SINGAPORE (THE NEW PAPER) - One is called Le Le. The other, Xiao Jin. In Mandarin, the first name means Happiness and the second, Little Gold.
They are humanoid robots that recently started working at hot pot restaurant Pin Xian Lou.
Able to talk and sing, they cost about $10,000 each.
It is the restaurant's way to drum up business amid a gloomy economic climate.
Pin Xian Lou's co-founder, Li Yin Shan, 23, told The New Paper that the robots have been a hit and the restaurant is seeing a 70 per cent increase in the number of patrons.
She said in Mandarin: "The robots can entertain, converse and sing to customers.
"Many customers enjoy taking photos with the robots and conversing with them."
The restaurant opened along Geylang Road in September.
When this reporter tried speaking to Le Le by asking it how it was in English, it just stood quietly and did not respond.
It also did not respond when asked the question in Mandarin.
In the food business, quality of food would ultimately be the most important thing for a sustainable business. The robots can only augment good food.
- Dr Clive Choo
It only responded when Miss Li spoke directly into its microphone located at its neck and asked it to sing a song.
"Can you sing a Lin Junjie (J J Lin) song for us," she asked in Mandarin, and it started playing She Says, a hit by the Singaporean Mandopop star.
Although the robots offered several clever and snappy replies, including declining a request for a photo, the rest of the conversation fell flat.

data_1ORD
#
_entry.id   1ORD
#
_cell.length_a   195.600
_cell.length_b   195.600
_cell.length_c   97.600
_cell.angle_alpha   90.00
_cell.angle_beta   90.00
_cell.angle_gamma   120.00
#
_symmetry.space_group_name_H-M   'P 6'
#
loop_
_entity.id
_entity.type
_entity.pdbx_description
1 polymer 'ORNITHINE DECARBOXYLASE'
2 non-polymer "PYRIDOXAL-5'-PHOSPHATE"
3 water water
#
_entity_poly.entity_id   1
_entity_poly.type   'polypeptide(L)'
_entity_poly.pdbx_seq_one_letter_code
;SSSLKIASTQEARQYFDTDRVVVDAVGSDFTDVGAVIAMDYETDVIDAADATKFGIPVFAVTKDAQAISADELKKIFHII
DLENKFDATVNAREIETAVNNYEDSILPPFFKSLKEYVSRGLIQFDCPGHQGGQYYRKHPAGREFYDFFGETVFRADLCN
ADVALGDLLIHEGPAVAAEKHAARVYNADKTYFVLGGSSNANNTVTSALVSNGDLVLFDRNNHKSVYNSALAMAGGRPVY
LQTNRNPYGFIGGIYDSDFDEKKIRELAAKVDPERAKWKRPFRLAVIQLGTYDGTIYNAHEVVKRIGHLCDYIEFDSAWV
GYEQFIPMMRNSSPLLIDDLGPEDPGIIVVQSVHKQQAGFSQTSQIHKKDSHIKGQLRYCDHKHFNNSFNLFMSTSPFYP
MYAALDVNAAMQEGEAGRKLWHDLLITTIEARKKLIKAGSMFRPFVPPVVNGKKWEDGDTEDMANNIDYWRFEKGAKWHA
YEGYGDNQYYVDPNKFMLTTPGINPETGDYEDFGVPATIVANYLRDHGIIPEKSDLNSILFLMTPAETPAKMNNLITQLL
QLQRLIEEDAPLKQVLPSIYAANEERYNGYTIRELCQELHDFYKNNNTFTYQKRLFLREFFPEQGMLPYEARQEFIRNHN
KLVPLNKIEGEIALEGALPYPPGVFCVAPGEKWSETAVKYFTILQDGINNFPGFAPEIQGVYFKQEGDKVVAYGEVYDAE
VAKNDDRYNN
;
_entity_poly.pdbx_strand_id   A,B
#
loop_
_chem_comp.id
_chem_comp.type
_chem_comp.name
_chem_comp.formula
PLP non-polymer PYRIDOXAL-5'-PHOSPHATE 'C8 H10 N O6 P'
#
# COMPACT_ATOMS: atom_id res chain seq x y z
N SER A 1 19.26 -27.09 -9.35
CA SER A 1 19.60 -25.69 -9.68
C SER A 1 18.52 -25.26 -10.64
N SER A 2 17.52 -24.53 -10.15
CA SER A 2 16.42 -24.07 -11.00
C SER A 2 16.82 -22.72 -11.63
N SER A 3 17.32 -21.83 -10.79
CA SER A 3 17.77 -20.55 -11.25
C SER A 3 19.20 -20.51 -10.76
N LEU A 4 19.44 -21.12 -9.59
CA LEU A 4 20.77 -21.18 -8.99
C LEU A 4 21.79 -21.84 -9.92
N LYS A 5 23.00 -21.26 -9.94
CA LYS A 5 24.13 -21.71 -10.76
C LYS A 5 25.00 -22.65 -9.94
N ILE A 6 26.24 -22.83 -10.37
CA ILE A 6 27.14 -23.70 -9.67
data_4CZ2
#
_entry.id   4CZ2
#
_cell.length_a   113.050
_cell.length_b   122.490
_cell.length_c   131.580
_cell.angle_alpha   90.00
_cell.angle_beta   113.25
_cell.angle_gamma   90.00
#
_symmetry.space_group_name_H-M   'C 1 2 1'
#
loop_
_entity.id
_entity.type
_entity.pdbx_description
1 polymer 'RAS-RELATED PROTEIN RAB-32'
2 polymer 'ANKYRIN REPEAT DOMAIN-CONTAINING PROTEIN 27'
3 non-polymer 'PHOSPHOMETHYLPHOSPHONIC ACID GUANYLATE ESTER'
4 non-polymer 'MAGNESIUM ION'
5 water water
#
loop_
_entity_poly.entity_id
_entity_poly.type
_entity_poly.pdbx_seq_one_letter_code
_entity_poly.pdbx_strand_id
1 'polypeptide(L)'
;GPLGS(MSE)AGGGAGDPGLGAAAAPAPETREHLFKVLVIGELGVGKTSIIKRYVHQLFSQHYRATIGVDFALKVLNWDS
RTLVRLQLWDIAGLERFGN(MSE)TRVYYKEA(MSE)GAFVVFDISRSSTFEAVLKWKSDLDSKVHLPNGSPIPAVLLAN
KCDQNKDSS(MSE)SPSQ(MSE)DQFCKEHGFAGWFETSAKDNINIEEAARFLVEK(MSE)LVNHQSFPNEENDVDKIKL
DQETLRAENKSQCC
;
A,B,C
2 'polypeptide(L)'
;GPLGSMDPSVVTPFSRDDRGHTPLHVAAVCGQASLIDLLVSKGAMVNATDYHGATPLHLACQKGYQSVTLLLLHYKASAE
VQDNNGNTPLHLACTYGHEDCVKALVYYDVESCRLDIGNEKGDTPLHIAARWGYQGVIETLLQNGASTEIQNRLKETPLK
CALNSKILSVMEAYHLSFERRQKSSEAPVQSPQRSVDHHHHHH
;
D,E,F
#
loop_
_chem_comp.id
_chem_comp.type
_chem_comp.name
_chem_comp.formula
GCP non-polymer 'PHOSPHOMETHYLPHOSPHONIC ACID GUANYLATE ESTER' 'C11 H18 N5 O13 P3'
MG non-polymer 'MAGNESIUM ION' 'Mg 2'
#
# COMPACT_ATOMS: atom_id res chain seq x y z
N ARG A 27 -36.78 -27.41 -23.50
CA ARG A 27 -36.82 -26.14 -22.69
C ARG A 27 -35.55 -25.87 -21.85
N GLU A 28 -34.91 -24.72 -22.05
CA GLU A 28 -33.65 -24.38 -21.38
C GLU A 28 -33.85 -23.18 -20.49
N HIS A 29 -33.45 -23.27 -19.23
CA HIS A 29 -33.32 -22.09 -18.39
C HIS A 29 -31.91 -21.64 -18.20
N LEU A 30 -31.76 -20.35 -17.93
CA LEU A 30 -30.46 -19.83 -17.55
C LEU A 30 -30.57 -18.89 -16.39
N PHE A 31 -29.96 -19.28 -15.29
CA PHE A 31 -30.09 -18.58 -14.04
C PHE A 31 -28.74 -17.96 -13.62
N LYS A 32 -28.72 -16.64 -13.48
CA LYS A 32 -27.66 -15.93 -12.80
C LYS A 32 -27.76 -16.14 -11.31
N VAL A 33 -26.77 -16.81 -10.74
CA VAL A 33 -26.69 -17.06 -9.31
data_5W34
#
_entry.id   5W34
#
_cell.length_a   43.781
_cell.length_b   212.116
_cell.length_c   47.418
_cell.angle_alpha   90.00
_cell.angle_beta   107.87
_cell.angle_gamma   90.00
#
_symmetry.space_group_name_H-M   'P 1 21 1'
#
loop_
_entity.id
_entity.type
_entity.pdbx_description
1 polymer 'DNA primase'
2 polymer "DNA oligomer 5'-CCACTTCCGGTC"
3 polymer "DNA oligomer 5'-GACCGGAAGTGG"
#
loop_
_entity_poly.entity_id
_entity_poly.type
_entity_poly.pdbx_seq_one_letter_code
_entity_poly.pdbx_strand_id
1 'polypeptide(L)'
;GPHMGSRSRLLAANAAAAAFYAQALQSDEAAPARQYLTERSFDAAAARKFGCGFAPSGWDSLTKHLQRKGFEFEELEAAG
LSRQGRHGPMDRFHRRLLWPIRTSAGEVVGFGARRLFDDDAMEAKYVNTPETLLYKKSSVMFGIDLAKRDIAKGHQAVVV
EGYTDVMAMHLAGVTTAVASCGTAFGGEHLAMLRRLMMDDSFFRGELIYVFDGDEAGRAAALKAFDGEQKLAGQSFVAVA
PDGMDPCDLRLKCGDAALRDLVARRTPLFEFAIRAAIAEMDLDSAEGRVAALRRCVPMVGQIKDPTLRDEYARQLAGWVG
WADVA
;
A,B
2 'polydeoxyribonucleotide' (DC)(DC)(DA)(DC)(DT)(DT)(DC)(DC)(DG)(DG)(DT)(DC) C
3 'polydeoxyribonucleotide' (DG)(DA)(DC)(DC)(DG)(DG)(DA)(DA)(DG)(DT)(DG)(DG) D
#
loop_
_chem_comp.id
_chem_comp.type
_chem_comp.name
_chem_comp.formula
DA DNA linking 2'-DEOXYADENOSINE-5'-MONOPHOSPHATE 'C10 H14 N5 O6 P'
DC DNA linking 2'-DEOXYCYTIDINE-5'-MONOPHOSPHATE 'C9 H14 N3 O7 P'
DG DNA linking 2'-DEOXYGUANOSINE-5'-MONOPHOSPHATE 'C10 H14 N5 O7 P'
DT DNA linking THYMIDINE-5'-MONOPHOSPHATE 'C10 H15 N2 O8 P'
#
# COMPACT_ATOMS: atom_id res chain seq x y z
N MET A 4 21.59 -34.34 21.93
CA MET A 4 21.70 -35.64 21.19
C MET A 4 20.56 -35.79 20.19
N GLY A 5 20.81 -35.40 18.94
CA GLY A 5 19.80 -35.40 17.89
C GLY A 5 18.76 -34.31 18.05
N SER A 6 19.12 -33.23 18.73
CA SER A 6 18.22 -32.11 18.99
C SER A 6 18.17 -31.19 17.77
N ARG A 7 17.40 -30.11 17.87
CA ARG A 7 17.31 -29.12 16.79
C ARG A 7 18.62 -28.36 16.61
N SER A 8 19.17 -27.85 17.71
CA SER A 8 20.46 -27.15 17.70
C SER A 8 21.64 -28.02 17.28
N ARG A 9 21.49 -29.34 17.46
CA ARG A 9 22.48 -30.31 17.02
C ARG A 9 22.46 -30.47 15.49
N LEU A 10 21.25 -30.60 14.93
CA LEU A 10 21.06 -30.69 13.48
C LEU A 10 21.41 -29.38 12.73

The restaurant's director, Ms Joe Ng, 39, said they found the robots in Guangzhou, China, while shopping for furniture for the restaurant.
Le Le is tasked to entertain customers during meal intervals while Xiao Jin offers greetings outside the restaurant.
The robots can also serve food to customers upon request.
But due to space constraints and concerns over overwhelming demand, the robots mainly entertain customers, said Miss Li.
Dr Clive Choo, senior lecturer in strategy at Nanyang Technological University's (NTU) Nanyang Business School, said even though the robots were attracting customers, good food would always be the priority.
He said: "In the food business, quality of food would ultimately be the most important thing for a sustainable business. The robots can only augment good food."
Associate professor Boh Wai Fong, who teaches information technology and operations management at Nanyang Business School, said the robots seem to be an investment in marketing, rather than an investment in productivity.
She added: "It does not really replace any manual labour, which is the real pain point faced by most SMEs (small and medium-sized enterprises) now.
"I would guess that it may be effective to the extent that they now attract some attention... but the novelty might wear off after a while."